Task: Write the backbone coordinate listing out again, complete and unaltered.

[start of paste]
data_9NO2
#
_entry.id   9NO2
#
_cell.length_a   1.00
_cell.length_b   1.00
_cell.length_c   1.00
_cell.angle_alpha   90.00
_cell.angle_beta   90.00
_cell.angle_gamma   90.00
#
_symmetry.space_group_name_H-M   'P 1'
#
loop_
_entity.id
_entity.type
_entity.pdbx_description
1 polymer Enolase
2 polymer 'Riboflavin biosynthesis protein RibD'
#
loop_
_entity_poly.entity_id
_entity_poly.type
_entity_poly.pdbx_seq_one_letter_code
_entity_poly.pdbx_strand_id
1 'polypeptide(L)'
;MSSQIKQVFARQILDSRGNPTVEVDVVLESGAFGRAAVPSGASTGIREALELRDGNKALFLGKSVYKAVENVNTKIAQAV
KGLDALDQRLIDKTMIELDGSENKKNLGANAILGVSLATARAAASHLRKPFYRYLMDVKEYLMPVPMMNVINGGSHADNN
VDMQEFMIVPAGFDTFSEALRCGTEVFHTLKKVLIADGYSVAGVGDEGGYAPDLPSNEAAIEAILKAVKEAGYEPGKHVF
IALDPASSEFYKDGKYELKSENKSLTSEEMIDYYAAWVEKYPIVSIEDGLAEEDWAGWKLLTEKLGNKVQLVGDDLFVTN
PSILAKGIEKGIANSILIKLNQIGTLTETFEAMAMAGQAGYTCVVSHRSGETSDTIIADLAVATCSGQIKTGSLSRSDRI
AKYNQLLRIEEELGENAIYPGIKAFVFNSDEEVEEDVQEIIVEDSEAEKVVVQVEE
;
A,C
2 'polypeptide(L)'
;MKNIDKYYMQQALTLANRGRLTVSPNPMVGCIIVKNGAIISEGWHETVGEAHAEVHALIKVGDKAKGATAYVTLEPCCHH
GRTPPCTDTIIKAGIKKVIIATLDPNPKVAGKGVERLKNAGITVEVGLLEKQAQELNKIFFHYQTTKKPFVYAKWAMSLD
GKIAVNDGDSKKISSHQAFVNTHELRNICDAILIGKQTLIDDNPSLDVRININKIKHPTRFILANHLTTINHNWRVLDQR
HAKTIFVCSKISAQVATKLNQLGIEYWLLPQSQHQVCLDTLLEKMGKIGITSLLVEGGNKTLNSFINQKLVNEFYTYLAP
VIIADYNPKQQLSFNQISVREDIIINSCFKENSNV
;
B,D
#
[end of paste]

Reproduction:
data_9NO2
#
_entry.id   9NO2
#
_cell.length_a   1.00
_cell.length_b   1.00
_cell.length_c   1.00
_cell.angle_alpha   90.00
_cell.angle_beta   90.00
_cell.angle_gamma   90.00
#
_symmetry.space_group_name_H-M   'P 1'
#
loop_
_entity.id
_entity.type
_entity.pdbx_description
1 polymer Enolase
2 polymer 'Riboflavin biosynthesis protein RibD'
#
loop_
_entity_poly.entity_id
_entity_poly.type
_entity_poly.pdbx_seq_one_letter_code
_entity_poly.pdbx_strand_id
1 'polypeptide(L)'
;MSSQIKQVFARQILDSRGNPTVEVDVVLESGAFGRAAVPSGASTGIREALELRDGNKALFLGKSVYKAVENVNTKIAQAV
KGLDALDQRLIDKTMIELDGSENKKNLGANAILGVSLATARAAASHLRKPFYRYLMDVKEYLMPVPMMNVINGGSHADNN
VDMQEFMIVPAGFDTFSEALRCGTEVFHTLKKVLIADGYSVAGVGDEGGYAPDLPSNEAAIEAILKAVKEAGYEPGKHVF
IALDPASSEFYKDGKYELKSENKSLTSEEMIDYYAAWVEKYPIVSIEDGLAEEDWAGWKLLTEKLGNKVQLVGDDLFVTN
PSILAKGIEKGIANSILIKLNQIGTLTETFEAMAMAGQAGYTCVVSHRSGETSDTIIADLAVATCSGQIKTGSLSRSDRI
AKYNQLLRIEEELGENAIYPGIKAFVFNSDEEVEEDVQEIIVEDSEAEKVVVQVEE
;
A,C
2 'polypeptide(L)'
;MKNIDKYYMQQALTLANRGRLTVSPNPMVGCIIVKNGAIISEGWHETVGEAHAEVHALIKVGDKAKGATAYVTLEPCCHH
GRTPPCTDTIIKAGIKKVIIATLDPNPKVAGKGVERLKNAGITVEVGLLEKQAQELNKIFFHYQTTKKPFVYAKWAMSLD
GKIAVNDGDSKKISSHQAFVNTHELRNICDAILIGKQTLIDDNPSLDVRININKIKHPTRFILANHLTTINHNWRVLDQR
HAKTIFVCSKISAQVATKLNQLGIEYWLLPQSQHQVCLDTLLEKMGKIGITSLLVEGGNKTLNSFINQKLVNEFYTYLAP
VIIADYNPKQQLSFNQISVREDIIINSCFKENSNV
;
B,D
#